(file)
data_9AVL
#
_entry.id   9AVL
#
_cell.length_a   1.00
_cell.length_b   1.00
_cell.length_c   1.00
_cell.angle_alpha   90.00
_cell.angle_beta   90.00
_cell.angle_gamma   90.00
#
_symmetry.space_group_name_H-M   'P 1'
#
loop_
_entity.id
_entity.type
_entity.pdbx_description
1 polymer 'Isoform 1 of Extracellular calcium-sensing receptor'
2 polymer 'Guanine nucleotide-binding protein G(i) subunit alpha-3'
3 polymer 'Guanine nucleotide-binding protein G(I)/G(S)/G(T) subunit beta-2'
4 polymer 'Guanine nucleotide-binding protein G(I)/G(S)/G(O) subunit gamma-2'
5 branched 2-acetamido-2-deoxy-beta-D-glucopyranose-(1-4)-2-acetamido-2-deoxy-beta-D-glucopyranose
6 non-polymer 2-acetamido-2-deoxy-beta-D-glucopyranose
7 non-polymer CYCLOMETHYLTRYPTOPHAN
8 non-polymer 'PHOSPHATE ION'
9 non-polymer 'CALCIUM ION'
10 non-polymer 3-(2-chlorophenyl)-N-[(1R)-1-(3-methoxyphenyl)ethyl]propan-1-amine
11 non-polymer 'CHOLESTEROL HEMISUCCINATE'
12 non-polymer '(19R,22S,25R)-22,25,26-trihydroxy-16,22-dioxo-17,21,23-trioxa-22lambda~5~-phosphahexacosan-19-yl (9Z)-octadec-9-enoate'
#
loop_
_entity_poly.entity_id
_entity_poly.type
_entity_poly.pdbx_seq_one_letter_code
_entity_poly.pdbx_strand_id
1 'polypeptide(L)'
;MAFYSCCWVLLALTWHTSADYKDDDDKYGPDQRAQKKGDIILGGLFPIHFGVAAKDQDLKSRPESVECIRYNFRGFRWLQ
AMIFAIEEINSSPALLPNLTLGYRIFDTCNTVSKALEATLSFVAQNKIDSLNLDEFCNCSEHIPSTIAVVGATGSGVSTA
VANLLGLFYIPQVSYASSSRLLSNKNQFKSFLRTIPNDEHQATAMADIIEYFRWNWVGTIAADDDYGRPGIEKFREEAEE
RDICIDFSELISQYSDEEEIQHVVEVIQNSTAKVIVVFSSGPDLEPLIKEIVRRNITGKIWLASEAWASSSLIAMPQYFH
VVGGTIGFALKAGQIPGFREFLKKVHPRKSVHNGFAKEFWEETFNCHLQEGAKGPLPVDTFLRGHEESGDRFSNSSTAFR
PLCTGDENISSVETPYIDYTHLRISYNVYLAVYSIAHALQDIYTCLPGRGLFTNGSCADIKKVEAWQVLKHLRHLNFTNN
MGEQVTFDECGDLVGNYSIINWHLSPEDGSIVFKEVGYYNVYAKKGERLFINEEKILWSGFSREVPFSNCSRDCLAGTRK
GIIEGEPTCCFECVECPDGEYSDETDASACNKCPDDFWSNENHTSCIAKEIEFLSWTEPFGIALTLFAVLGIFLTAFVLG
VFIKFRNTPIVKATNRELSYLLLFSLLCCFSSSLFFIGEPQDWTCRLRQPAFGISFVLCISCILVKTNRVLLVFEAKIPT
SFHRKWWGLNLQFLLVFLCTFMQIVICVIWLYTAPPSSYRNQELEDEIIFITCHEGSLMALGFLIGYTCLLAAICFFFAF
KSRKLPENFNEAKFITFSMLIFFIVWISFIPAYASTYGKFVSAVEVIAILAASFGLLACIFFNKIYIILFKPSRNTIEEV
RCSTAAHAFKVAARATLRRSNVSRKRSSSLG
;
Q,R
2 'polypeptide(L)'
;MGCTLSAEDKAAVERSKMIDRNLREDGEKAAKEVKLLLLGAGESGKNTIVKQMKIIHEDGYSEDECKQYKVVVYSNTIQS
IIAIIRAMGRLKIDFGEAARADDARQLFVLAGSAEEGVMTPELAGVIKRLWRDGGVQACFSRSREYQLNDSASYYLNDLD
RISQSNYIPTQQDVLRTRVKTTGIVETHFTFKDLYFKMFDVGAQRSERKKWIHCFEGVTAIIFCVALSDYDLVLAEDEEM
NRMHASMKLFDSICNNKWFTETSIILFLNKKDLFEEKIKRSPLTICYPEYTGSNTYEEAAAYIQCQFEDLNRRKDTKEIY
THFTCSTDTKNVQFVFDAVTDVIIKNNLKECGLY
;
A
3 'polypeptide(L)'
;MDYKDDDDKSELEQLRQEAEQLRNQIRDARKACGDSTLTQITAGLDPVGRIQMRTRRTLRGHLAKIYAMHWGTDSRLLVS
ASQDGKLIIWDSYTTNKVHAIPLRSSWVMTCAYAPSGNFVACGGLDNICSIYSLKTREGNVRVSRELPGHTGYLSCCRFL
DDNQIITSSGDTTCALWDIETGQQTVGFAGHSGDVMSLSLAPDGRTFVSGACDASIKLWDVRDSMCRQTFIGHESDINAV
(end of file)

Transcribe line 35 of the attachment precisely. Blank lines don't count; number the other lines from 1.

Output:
_entity_poly.pdbx_strand_id